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Moore camp offers children storm survival skills

This week, Gracie Northup and her mother, Nancy, from Joplin, Mo., volunteered at Camp Noah at the Moore First United Methodist Church in Oklahoma. The camp provides resiliency skills to children affected by disaster.
by Adam Kemp Modified: March 21, 2014 at 11:00 am •  Published: March 20, 2014

When storm sirens began to wail, Gracie Jackson joined in.

On May 22, 2011, the 12-year-old was sitting in a Joplin church when an EF5 tornado sent the roof crashing down on her and others seeking shelter in the building’s library

This week, Gracie and her mother, Nancy Northup, traveled from Missouri to the Moore First United Methodist Church to volunteer as group counselors at Camp Noah. The mission of the week-long day camp is to provide resiliency skills to elementary-age children affected by disaster.

Gracie said she benefited so much from attending Camp Noah when it came to Joplin that she knew she wanted to pay it forward to other children.

After Gracie climbed from the wreckage in Joplin, she thought she’d escaped with only minor injuries. The storm was over. She was safe. But just days later, when another storm with a potential for tornadoes popped up, the psychological damage became apparent.

“I was flipping out and crying because I was so scared it was all going to happen again,” she said. “Even after I knew we were OK, I was still anxious.”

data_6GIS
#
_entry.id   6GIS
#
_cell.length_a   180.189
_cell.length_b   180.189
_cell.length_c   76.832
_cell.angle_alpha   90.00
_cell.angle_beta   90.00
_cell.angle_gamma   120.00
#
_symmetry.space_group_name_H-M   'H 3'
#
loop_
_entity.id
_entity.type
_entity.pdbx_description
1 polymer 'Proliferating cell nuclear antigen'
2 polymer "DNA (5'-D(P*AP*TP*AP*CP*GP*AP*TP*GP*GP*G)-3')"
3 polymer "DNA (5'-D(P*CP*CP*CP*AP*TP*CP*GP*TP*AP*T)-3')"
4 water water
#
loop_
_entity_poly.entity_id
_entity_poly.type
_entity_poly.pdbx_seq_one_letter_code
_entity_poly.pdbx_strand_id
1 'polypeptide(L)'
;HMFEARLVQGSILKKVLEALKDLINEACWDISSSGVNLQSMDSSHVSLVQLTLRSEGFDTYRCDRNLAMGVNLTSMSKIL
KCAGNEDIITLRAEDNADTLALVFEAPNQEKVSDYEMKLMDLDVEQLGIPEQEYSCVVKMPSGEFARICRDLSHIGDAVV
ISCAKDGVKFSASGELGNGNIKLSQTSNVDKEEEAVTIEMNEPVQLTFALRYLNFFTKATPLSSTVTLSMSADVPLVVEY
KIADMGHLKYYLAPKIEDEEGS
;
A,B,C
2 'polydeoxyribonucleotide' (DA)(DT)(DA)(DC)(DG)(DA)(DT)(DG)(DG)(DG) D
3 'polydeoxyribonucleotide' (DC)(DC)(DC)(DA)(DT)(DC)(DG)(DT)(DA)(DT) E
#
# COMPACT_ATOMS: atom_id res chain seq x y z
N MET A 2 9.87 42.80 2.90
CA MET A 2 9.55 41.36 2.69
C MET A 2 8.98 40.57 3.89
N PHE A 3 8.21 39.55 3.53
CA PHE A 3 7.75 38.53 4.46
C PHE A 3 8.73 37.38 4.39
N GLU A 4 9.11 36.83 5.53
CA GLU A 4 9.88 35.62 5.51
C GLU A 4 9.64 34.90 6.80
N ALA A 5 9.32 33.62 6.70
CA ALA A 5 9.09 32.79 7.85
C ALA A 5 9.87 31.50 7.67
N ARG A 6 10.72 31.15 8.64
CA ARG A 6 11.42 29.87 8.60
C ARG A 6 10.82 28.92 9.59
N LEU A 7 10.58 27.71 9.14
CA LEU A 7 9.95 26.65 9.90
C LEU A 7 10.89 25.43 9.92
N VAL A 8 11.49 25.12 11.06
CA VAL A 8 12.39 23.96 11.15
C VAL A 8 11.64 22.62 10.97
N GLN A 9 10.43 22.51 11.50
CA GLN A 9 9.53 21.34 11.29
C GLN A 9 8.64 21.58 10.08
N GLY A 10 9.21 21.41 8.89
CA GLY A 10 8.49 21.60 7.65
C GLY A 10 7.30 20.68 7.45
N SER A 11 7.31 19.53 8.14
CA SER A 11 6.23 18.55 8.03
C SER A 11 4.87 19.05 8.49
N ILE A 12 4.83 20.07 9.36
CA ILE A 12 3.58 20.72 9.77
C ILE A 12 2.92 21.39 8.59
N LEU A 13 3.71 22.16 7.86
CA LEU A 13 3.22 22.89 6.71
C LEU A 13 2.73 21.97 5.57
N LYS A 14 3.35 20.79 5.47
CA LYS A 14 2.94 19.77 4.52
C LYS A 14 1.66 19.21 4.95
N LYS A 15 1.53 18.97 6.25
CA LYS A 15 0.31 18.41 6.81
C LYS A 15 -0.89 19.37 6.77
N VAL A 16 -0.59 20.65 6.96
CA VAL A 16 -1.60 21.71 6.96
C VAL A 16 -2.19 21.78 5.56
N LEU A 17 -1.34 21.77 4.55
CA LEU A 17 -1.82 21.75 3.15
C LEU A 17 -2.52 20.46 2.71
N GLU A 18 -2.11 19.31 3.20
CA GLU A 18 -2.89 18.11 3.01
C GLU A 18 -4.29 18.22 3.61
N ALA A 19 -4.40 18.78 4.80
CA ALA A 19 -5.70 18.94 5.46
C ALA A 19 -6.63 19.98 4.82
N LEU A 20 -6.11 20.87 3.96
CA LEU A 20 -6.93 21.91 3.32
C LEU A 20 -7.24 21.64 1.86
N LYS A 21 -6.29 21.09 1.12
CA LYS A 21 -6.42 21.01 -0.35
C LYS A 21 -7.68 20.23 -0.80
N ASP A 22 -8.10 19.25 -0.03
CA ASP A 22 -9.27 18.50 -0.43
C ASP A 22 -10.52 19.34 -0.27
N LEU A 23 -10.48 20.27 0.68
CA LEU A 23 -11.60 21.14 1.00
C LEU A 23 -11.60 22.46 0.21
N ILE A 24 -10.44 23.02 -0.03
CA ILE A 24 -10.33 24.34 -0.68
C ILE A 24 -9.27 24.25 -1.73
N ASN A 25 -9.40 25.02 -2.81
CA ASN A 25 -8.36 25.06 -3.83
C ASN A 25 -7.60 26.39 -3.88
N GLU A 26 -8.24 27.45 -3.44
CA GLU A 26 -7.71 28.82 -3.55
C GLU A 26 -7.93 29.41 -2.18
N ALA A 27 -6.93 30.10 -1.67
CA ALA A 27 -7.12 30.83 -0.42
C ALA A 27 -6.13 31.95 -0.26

Camp Noah, which is operated by the Lutheran Social Service of Minnesota, came to Joplin, and Northup signed her daughter up. There, Gracie shared her tornado story and listened to others tell their stories, something experts say helps build resiliency in children.

Camp Noah also provides children with backpacks filled with a first-aid kit, flashlight, coloring book, playing cards, water bottle and emergency food. Campers also learn breathing techniques to keep calm during a storm.

Now, when a storm is coming near, Gracie gets her bag, blanket and dog ready to go in case they need to take cover. Doing so helps her mentally prepare for a storm.

“Even though she had those fears, she was able to cope with it,” Northup said. “Just having a plan and knowing what to do has helped her tremendously.”

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by Adam Kemp
Enterprise Reporter
Adam Kemp is an enterprise reporter and videographer for the Oklahoman and Kemp grew up in Oklahoma City before attending Oklahoma State University. Kemp has interned for the Oklahoman, the Oklahoma Gazette and covered Oklahoma State...
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